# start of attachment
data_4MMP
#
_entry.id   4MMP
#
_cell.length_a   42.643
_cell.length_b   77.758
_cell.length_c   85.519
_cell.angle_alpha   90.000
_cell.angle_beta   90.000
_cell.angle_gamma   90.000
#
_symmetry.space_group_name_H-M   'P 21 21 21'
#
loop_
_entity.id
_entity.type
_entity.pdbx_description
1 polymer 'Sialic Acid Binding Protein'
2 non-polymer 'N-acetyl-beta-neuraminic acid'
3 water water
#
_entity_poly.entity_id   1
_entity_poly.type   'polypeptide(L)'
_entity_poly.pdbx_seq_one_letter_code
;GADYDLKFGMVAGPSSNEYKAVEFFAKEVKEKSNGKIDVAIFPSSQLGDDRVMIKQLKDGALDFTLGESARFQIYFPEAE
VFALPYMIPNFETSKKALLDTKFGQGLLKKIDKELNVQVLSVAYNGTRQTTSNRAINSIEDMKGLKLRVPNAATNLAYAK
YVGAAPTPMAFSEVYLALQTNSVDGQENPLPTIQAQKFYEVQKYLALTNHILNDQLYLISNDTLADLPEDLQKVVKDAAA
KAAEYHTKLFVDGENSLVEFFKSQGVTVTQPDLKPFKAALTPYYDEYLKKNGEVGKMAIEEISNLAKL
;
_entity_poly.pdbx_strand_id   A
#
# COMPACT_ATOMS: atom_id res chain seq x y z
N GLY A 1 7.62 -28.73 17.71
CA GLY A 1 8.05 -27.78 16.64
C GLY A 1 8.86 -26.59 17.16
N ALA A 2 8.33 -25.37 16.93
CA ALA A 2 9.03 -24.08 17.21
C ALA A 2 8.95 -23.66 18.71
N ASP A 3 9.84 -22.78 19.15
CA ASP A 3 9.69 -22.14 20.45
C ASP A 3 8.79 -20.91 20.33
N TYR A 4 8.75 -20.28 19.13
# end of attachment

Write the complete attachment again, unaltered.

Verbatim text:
data_4MMP
#
_entry.id   4MMP
#
_cell.length_a   42.643
_cell.length_b   77.758
_cell.length_c   85.519
_cell.angle_alpha   90.000
_cell.angle_beta   90.000
_cell.angle_gamma   90.000
#
_symmetry.space_group_name_H-M   'P 21 21 21'
#
loop_
_entity.id
_entity.type
_entity.pdbx_description
1 polymer 'Sialic Acid Binding Protein'
2 non-polymer 'N-acetyl-beta-neuraminic acid'
3 water water
#
_entity_poly.entity_id   1
_entity_poly.type   'polypeptide(L)'
_entity_poly.pdbx_seq_one_letter_code
;GADYDLKFGMVAGPSSNEYKAVEFFAKEVKEKSNGKIDVAIFPSSQLGDDRVMIKQLKDGALDFTLGESARFQIYFPEAE
VFALPYMIPNFETSKKALLDTKFGQGLLKKIDKELNVQVLSVAYNGTRQTTSNRAINSIEDMKGLKLRVPNAATNLAYAK
YVGAAPTPMAFSEVYLALQTNSVDGQENPLPTIQAQKFYEVQKYLALTNHILNDQLYLISNDTLADLPEDLQKVVKDAAA
KAAEYHTKLFVDGENSLVEFFKSQGVTVTQPDLKPFKAALTPYYDEYLKKNGEVGKMAIEEISNLAKL
;
_entity_poly.pdbx_strand_id   A
#
# COMPACT_ATOMS: atom_id res chain seq x y z
N GLY A 1 7.62 -28.73 17.71
CA GLY A 1 8.05 -27.78 16.64
C GLY A 1 8.86 -26.59 17.16
N ALA A 2 8.33 -25.37 16.93
CA ALA A 2 9.03 -24.08 17.21
C ALA A 2 8.95 -23.66 18.71
N ASP A 3 9.84 -22.78 19.15
CA ASP A 3 9.69 -22.14 20.45
C ASP A 3 8.79 -20.91 20.33
N TYR A 4 8.75 -20.28 19.13